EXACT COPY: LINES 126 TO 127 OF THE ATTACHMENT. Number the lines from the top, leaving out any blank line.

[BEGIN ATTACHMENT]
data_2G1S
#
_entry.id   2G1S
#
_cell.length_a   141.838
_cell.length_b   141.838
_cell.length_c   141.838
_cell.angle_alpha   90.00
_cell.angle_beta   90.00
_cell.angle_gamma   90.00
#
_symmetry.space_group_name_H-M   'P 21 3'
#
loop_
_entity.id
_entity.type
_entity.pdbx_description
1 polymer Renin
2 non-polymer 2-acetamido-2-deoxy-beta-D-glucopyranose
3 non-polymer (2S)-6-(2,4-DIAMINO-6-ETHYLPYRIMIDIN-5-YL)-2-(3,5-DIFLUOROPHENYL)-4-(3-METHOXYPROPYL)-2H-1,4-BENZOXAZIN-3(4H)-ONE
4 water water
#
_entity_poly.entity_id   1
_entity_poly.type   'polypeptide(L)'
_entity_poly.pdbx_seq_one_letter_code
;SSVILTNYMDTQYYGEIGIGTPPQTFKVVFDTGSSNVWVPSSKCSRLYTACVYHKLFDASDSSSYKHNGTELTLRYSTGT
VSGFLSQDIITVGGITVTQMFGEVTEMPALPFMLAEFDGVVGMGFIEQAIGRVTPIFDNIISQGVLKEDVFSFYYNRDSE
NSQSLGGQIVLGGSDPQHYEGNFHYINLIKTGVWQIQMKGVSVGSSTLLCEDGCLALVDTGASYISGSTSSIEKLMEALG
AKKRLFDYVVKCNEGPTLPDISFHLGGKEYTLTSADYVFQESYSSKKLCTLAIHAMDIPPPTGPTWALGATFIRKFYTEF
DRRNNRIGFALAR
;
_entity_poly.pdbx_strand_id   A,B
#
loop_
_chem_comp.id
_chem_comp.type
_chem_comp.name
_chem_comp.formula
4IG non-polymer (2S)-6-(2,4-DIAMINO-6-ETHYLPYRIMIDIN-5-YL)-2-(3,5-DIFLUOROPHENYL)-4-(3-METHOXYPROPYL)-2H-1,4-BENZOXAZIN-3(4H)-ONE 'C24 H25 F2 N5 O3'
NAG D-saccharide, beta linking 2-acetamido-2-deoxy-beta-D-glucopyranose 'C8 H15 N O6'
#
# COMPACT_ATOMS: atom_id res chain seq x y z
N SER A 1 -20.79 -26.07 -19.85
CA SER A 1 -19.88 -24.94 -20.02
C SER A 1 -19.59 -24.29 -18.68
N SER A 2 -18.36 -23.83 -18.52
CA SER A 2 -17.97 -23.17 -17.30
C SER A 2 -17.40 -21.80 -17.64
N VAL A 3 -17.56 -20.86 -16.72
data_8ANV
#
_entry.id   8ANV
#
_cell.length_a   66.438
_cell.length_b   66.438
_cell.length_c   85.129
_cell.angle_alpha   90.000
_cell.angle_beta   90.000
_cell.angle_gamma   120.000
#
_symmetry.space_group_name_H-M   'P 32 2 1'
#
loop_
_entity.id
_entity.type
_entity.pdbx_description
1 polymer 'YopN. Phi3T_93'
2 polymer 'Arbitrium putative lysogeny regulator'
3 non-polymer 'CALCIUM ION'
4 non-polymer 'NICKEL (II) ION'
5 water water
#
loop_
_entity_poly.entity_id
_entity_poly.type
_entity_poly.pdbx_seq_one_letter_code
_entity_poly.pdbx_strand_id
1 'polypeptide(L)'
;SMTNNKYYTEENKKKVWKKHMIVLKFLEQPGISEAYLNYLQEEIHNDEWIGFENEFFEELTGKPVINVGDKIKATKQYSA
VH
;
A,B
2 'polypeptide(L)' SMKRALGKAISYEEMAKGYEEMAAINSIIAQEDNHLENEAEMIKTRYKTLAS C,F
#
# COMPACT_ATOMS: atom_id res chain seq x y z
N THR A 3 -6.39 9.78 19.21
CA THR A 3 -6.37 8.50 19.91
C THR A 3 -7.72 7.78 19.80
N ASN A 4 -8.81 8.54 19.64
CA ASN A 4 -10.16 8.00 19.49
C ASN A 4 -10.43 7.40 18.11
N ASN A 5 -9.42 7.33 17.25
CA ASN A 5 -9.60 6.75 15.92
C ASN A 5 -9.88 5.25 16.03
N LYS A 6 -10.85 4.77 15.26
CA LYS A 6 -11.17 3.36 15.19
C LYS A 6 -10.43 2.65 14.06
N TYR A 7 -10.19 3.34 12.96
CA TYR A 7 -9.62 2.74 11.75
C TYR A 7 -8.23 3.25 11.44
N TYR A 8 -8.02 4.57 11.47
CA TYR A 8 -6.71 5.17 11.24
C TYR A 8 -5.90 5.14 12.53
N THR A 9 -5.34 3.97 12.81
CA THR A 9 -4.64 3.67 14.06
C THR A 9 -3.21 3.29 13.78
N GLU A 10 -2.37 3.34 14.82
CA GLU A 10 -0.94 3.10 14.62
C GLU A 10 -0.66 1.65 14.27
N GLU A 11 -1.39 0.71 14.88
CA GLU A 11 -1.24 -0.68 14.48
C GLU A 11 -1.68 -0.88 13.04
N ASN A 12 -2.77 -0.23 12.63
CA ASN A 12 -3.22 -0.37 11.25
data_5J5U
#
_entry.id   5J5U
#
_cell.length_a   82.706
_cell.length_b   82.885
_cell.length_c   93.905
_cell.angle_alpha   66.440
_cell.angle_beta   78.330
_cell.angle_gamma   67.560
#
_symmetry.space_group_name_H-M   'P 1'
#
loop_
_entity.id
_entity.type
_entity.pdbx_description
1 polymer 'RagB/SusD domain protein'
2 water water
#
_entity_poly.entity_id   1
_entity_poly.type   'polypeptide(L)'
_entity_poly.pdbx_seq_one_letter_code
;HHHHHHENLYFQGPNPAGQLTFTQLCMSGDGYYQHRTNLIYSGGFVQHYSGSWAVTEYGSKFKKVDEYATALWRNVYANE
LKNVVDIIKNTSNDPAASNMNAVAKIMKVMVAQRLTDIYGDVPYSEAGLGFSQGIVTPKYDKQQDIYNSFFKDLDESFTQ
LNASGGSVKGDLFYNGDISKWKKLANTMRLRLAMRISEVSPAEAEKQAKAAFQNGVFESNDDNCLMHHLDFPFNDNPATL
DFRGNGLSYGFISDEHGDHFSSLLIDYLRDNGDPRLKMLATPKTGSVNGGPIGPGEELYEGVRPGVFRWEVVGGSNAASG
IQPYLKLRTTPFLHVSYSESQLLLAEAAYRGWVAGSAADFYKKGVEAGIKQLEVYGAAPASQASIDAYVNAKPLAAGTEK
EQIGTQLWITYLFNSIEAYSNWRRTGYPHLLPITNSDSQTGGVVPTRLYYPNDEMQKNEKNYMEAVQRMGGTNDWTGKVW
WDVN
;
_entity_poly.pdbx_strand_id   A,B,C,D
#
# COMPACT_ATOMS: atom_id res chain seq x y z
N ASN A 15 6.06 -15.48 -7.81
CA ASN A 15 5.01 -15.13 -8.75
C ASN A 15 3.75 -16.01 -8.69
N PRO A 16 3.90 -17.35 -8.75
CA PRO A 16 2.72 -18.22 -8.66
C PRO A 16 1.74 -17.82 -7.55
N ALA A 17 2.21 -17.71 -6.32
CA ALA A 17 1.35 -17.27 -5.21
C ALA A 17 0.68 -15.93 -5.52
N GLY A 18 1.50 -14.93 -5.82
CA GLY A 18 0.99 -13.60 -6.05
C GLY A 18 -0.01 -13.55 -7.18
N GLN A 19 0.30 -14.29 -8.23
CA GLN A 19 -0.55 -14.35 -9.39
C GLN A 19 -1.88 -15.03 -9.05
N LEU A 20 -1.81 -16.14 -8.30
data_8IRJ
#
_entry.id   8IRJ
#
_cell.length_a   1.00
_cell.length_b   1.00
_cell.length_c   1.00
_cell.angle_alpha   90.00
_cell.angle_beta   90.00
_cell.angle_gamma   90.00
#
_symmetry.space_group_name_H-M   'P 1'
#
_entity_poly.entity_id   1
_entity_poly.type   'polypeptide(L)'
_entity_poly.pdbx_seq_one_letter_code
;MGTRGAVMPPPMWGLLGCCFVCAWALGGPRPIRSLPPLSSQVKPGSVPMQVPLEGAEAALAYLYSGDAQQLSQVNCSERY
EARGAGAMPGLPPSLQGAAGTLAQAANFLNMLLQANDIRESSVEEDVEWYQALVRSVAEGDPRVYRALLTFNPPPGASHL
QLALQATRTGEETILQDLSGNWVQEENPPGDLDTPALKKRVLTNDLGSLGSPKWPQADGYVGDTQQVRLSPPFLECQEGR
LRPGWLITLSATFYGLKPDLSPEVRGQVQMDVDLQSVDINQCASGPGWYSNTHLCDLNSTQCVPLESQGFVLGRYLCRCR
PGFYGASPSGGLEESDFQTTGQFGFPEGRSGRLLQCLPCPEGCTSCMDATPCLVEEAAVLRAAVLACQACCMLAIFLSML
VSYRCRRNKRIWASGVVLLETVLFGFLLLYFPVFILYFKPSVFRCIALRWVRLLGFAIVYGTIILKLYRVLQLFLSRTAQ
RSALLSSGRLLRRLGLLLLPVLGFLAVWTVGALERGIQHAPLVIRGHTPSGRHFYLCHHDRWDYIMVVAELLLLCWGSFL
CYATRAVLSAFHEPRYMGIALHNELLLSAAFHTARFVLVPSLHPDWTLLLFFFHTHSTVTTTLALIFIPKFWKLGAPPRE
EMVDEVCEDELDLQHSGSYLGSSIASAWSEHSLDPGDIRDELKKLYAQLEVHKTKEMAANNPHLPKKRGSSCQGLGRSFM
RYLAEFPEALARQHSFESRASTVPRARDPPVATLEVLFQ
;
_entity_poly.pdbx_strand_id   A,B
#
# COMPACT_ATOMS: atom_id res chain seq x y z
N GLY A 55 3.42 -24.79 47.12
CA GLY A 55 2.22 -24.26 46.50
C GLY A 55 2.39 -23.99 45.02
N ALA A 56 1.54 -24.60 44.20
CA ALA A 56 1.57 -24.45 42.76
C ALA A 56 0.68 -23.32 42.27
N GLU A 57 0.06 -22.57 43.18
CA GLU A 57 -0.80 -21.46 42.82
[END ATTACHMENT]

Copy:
_symmetry.space_group_name_H-M   'P 1'
#